Jacqueline Monahan's Movie Reviews
- Category: Jacqueline Monahan
- Published on 17 October 2010
- Written by Jacqueline Monahan
Las Vegas Round The Clock
Jacqueline Monahan is a Math tutor for the GEAR UP program at UNLV. She is also a columnist for Las Vegas Round the Clock.
Just when you thought it was safe to view film in 3D…
…the whole gang is back in all of their juvenile glory, now adding a new dimension to the sophomoric, speculative stunts, frequent mutilations, and random destruction that follow the perilous pranksters.
During opening credits, Johnny Knoxville, Bam Margera, Ryan Dunn, Preston Lacy, Jason Acuna (Wee Man), Chris Pontius, Steve Glover (Steve-O) “Danger Ehren” McGehey, and Dave England, all in various costumes (Knoxville is a sailor, Margera is a giant cupcake, and Pontius is a bikini-wearing rabbit) walk onscreen in slow motion. Harmless enough.
Then the explosions begin.
If you’ve ever wondered how a face looks as it gets sideswiped with a boxing glove – if you’ve ever pondered what a ram would do if confronted by a trumpet-playing goon – if you’re just dying to see explosive diarrhea wreak havoc on a peaceful countryside diorama – this is the film for you.
Director Jeff Tremaine returns for a third bout of bodily fluid adventures, motorized mishaps, and genitalia jokes. He is not immune from the gang’s mischief, and one of his cameramen demonstrates a weak stomach so frequently it becomes a running gag (no pun intended but it fits).
You’ll see flying shopping carts, a trio of angry buffalo, a tooth extraction using a Lamborghini, creative (and painful) uses for Super Glue. And did you know that donkeys kick? Hard? You’ll find that out when one of the guys (blindfolded, of course) tries to pin a tail on it. Oh yeah, he finds out, too.
No, this isn’t high art, and anyone expecting good taste, decorum, and decency had better look for the nearest exit. There is nothing to rise above, but plenty to wallow in.
Ringleader Knoxville assumes his old man persona to gross out an unsuspecting public. Margera is the first to run through a room full of hanging tasers and cattle prods. A full frontal Chris Pontius tethers his member to a helicopter when he’s not using it for batting practice. Steve-O plays tetherball with a beehive, and Preston Lacy and Wee Man team up to confound a man who does them a favor.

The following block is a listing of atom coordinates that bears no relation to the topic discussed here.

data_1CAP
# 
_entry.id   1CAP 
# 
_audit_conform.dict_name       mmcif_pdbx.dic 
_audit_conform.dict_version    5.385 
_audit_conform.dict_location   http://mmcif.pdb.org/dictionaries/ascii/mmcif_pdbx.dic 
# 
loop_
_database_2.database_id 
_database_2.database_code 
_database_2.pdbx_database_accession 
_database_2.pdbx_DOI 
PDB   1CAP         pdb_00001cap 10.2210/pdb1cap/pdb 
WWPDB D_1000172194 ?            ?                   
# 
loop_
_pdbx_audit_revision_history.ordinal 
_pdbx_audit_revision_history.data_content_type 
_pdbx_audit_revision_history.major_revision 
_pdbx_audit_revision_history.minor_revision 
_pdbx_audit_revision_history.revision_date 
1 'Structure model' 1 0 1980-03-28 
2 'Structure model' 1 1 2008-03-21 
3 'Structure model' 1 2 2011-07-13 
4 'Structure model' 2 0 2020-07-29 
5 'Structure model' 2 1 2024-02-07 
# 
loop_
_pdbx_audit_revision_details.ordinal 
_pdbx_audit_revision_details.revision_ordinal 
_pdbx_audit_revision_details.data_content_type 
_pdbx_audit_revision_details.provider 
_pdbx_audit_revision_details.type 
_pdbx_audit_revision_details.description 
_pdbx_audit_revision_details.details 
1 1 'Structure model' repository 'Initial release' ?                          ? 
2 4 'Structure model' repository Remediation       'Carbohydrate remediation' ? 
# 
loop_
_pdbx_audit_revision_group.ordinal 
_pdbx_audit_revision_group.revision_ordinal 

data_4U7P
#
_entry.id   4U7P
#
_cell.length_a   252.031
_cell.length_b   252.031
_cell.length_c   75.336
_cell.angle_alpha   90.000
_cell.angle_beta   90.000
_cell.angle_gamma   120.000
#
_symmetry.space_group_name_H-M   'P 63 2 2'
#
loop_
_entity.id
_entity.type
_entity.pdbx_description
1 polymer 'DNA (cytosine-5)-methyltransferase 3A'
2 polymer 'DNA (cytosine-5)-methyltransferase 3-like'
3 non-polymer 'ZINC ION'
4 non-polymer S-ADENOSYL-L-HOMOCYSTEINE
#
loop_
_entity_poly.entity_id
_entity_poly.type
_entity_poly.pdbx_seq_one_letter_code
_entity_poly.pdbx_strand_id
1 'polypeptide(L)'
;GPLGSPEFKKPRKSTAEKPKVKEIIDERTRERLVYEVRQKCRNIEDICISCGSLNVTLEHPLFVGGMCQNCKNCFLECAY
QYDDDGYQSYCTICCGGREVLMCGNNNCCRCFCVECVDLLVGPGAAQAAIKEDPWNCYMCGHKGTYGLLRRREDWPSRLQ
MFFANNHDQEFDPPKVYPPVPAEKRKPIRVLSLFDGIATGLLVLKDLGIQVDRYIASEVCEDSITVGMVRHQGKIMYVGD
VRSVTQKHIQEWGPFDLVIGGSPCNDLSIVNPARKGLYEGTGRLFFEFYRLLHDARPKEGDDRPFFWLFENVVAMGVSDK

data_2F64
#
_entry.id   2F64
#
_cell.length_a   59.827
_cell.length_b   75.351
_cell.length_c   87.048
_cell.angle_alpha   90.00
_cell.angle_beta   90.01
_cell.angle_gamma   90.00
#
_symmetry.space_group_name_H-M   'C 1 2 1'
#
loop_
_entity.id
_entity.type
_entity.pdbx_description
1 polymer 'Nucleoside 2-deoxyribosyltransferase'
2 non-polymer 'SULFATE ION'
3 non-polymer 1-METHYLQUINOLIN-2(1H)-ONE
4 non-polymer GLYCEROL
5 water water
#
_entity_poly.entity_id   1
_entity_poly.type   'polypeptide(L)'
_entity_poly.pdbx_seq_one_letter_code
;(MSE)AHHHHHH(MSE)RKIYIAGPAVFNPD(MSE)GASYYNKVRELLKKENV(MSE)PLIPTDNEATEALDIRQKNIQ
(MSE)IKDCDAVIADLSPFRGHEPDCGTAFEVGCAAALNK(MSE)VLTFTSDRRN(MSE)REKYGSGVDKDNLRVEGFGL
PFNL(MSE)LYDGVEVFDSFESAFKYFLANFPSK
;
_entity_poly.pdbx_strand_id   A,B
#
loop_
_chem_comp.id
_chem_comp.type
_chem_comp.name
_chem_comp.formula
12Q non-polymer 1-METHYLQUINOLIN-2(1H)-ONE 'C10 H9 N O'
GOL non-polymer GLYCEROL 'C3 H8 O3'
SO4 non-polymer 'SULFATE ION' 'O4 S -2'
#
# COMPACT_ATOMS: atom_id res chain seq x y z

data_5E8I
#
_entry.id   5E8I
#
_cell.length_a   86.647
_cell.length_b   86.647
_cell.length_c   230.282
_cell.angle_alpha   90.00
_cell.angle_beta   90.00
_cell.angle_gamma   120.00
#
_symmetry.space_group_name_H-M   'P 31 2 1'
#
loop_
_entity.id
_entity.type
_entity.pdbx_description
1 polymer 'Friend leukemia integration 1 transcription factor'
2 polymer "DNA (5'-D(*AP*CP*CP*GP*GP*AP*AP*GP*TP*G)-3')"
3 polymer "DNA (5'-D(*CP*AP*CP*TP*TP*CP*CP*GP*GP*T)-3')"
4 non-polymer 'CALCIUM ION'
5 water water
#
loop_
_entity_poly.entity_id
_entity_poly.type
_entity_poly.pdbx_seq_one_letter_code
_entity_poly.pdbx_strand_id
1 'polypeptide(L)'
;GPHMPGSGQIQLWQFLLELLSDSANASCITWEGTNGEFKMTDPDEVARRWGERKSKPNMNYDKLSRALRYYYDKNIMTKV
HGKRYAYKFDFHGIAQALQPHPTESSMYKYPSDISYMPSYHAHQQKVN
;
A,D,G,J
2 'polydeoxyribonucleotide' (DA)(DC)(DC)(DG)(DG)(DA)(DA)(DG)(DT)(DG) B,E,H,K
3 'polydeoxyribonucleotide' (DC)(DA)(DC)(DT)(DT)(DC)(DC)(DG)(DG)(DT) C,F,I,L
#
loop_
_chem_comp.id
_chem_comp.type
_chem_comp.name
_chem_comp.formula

That’ll teach him.
Because there’s a 3D component, lots of nasty things seem to fly off of the screen, heading for the middle of your face. You haven’t lived until a rubbery sex toy hurtles toward you between mouthfuls of popcorn.
Other innocent bystanders roped into the madness are Margera’s long-suffering but good natured parents, Phil and April, along with actor Seann William Scott, director Spike Jonze, and wildlife educator Manny Puig, to name a few. We are introduced to Will the Farter who not only expels gas, but can suck enough air into his anus to play instruments and blow bubbles.
A Port-A-Potty is usually a welcome sight, but in this universe only bad things can happen to those who venture into one. Exercise is usually beneficial, but the Jackass boys find a way to make it so stomach churning, that the entire audience gets a case of dry heaves witnessing the outcome.
Knoxville’s troupe is astonishingly likable, bonding through lunacy, injury, and mischief. They take punches to the groin and giant mechanized-hand body slams as if they were “high fives.” They are on a first name basis with paramedics, and each can show you scores of scars from various hijinx gone wrong (and even right).
It’s what you’ve come to expect and more. They take all the pain; you get to laugh (or barf) comfortably into your Raisinettes.
I’ve left plenty for you to discover if you dare to cross paths with the madcap men in jockstraps and Santa suits who are willing to sail a wheelbarrow into an inflatable pool, or have a tall tree chainsawed down while they are perched at the very top.
Your level of appreciation might be tied to the contents of your stomach, but you’ll likely agree that the crew provides the crème de la crème of contrived catastrophe.